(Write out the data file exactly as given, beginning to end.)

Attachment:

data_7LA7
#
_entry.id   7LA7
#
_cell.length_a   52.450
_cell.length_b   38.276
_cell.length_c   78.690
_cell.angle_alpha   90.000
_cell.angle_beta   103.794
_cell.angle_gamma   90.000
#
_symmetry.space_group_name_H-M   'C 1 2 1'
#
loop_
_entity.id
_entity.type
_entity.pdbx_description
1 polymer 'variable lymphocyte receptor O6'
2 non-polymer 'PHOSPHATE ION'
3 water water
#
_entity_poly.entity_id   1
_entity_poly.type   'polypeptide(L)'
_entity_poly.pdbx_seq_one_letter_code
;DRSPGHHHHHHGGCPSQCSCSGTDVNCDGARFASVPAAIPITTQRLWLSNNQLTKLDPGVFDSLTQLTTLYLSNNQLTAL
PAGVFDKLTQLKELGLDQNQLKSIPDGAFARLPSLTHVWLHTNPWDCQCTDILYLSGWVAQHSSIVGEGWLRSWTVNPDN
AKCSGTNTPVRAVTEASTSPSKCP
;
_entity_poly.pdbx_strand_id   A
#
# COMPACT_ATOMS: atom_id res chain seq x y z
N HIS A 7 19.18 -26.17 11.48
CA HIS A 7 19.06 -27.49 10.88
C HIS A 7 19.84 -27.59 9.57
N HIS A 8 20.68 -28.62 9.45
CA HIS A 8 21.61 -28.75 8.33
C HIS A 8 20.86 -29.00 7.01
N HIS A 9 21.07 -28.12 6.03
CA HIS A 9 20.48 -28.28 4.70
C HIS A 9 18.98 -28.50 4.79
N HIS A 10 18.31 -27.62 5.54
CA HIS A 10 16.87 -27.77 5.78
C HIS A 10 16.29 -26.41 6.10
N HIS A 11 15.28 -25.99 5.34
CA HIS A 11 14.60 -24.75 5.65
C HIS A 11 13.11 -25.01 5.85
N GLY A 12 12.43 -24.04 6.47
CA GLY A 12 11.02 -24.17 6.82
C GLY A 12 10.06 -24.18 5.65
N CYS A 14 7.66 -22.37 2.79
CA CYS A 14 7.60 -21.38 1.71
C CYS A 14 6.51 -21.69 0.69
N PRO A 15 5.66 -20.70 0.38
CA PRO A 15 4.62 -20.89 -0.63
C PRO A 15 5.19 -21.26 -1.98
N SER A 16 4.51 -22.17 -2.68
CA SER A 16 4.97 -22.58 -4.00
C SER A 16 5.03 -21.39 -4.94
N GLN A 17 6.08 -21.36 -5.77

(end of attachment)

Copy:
data_7LA7
#
_entry.id   7LA7
#
_cell.length_a   52.450
_cell.length_b   38.276
_cell.length_c   78.690
_cell.angle_alpha   90.000
_cell.angle_beta   103.794
_cell.angle_gamma   90.000
#
_symmetry.space_group_name_H-M   'C 1 2 1'
#
loop_
_entity.id
_entity.type
_entity.pdbx_description
1 polymer 'variable lymphocyte receptor O6'
2 non-polymer 'PHOSPHATE ION'
3 water water
#
_entity_poly.entity_id   1
_entity_poly.type   'polypeptide(L)'
_entity_poly.pdbx_seq_one_letter_code
;DRSPGHHHHHHGGCPSQCSCSGTDVNCDGARFASVPAAIPITTQRLWLSNNQLTKLDPGVFDSLTQLTTLYLSNNQLTAL
PAGVFDKLTQLKELGLDQNQLKSIPDGAFARLPSLTHVWLHTNPWDCQCTDILYLSGWVAQHSSIVGEGWLRSWTVNPDN
AKCSGTNTPVRAVTEASTSPSKCP
;
_entity_poly.pdbx_strand_id   A
#
# COMPACT_ATOMS: atom_id res chain seq x y z
N HIS A 7 19.18 -26.17 11.48
CA HIS A 7 19.06 -27.49 10.88
C HIS A 7 19.84 -27.59 9.57
N HIS A 8 20.68 -28.62 9.45
CA HIS A 8 21.61 -28.75 8.33
C HIS A 8 20.86 -29.00 7.01
N HIS A 9 21.07 -28.12 6.03
CA HIS A 9 20.48 -28.28 4.70
C HIS A 9 18.98 -28.50 4.79
N HIS A 10 18.31 -27.62 5.54
CA HIS A 10 16.87 -27.77 5.78
C HIS A 10 16.29 -26.41 6.10
N HIS A 11 15.28 -25.99 5.34
CA HIS A 11 14.60 -24.75 5.65
C HIS A 11 13.11 -25.01 5.85
N GLY A 12 12.43 -24.04 6.47
CA GLY A 12 11.02 -24.17 6.82
C GLY A 12 10.06 -24.18 5.65
N CYS A 14 7.66 -22.37 2.79
CA CYS A 14 7.60 -21.38 1.71
C CYS A 14 6.51 -21.69 0.69
N PRO A 15 5.66 -20.70 0.38
CA PRO A 15 4.62 -20.89 -0.63
C PRO A 15 5.19 -21.26 -1.98
N SER A 16 4.51 -22.17 -2.68
CA SER A 16 4.97 -22.58 -4.00
C SER A 16 5.03 -21.39 -4.94
N GLN A 17 6.08 -21.36 -5.77